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UC Regents tables discussion on Item J1 to future meeting

The UC Board of Regents Academic and Student Affairs Committee voted Thursday to delay discussion on Item J1 – which would have restricted political statements on University departmental website homepages – until a future meeting. (Sam Mulick/Daily Bruin)

By Dylan Winward and Sam Mulick

May 16, 2024 1:42 p.m.

This post was updated May 17 at 12:21 a.m.

MERCED – The UC Board of Regents Academic and Student Affairs Committee deferred a proposal to limit University faculty from making political statements on departmental website homepages.

The regents previously delayed a vote on the proposal – Item J1 – in March to Thursday.

The proposal was deferred because there was judged to be insufficient time to discuss it Thursday. The regents had not yet finished their closed session discussions on campus safety by 12:30 p.m., when they were scheduled to have done so. The Daily Bruin understands there were also concerns that the regents would not have had a quorum to discuss the item.

The proposal mandates that departmental homepage websites can only be used for information regarding University operations. Personal or collective opinions of members of the department would not be permitted on departmental homepages, but the proposal would not restrict faculty members from posting opinions on their individual faculty webpages or social media.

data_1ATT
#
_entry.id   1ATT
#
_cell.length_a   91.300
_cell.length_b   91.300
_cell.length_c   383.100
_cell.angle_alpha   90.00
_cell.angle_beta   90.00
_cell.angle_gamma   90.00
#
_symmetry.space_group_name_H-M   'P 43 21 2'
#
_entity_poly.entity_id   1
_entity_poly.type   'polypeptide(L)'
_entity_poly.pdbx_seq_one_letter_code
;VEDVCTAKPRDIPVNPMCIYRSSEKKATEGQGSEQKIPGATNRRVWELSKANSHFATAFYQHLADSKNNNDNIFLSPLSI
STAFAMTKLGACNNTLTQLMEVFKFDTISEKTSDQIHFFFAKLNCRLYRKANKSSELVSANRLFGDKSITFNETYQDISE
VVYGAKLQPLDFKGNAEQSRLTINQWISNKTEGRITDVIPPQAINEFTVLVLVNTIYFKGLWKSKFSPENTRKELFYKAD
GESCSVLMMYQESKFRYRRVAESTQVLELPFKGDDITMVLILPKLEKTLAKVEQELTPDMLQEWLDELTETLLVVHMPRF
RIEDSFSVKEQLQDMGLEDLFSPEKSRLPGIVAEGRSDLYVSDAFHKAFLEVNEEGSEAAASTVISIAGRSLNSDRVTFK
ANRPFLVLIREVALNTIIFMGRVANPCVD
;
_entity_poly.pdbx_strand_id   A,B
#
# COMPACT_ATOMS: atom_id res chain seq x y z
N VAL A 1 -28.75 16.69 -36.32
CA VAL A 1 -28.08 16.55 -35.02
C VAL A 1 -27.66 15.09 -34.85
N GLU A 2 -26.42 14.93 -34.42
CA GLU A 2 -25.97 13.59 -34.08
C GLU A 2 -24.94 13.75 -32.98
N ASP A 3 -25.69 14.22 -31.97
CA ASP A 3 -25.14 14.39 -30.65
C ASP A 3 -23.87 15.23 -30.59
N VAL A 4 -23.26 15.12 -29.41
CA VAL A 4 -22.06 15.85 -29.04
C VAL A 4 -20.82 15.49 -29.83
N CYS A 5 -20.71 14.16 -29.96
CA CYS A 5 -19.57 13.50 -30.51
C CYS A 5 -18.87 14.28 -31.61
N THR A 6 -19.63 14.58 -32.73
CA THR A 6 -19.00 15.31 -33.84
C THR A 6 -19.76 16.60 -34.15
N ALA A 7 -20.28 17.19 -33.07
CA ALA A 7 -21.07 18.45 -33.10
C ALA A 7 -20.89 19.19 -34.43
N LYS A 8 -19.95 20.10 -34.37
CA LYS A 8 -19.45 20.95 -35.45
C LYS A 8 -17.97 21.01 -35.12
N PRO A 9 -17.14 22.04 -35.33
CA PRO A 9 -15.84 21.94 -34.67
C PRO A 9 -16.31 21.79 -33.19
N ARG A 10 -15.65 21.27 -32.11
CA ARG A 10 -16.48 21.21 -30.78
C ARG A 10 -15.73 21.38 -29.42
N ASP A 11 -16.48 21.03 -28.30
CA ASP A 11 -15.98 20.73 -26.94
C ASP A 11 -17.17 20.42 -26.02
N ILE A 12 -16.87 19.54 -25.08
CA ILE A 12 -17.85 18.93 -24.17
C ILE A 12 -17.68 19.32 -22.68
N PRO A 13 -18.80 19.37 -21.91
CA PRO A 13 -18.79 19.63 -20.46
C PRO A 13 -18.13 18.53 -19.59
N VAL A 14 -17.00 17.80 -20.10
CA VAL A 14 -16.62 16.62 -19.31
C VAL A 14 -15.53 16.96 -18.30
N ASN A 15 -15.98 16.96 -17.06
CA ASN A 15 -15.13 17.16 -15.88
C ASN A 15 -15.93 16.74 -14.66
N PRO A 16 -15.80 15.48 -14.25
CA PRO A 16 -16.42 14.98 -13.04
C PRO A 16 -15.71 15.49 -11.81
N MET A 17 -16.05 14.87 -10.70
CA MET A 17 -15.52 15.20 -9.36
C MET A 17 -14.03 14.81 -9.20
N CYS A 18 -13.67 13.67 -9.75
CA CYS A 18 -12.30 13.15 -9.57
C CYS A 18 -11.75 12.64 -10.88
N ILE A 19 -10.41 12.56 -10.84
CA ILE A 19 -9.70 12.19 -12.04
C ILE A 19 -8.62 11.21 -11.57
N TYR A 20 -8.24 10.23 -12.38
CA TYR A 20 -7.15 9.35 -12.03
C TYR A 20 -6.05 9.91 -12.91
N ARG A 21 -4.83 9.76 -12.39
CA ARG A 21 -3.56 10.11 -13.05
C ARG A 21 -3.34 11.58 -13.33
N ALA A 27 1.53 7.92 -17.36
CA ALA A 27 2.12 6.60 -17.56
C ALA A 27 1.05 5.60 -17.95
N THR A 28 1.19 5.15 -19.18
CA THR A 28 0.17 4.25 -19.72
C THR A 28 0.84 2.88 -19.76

The discussion item was previously tabled at the March regents meeting after faculty members criticized its implications for academic freedom. It has since been revised to permit departmental statements relating to political and social views – provided that they follow applicable laws, are not on the website homepage and contain a disclaimer stating that they do not represent an institutional viewpoint.

However, even with the revisions, faculty members have concerns about the proposals, according to a May 1 letter from James Steintrager, the faculty representative to the regents. The Academic Council letter says while faculty members believe the revised proposal is an improvement on the original, it still contains unclear definitions and leaves campus chancellors with too much scope to interpret its implementation.

The rationale behind the proposal – proposed by Regent Jay Sures in January – states that statements on departmental homepages would likely be associated with the University as an institution. 

“Individual or group statements on political or controversial issues that are posted on Units’ websites and are unrelated to the Unit’s day-to-day operations are likely to be interpreted by the public and the community as the University’s institutional views,” the proposal says.

In a statement sent via text message, Grace Hong – a member of Faculty for Justice in Palestine at UCLA – said she believes the policy is explicitly targeted at activism relating to Palestine. University administrators previously encouraged a departmental statement in solidarity with the families of the Asian massage workers murdered in Atlanta in 2021, she said.

“The J1 department political statement policy is just one example of the crackdown on free speech taking place on University of California campuses this year,” said Hong, a professor of Asian American studies and gender studies, in the statement. “It is no accident this policy is being considered after groups like Students for Justice in Palestine began organizing around the genocide in Gaza.” 

Many community members also spoke at public comment Thursday to oppose Item J1.

One speaker, who did not give their name, said they believe recent treatment of students, including a university failure to defend the Palestine solidarity encampment at UCLA from aggressors and UCLA’s decision to call the police on protesters, is unacceptable. Many alumni, including her, have pledged to stop giving unrestricted donations to the University, they said.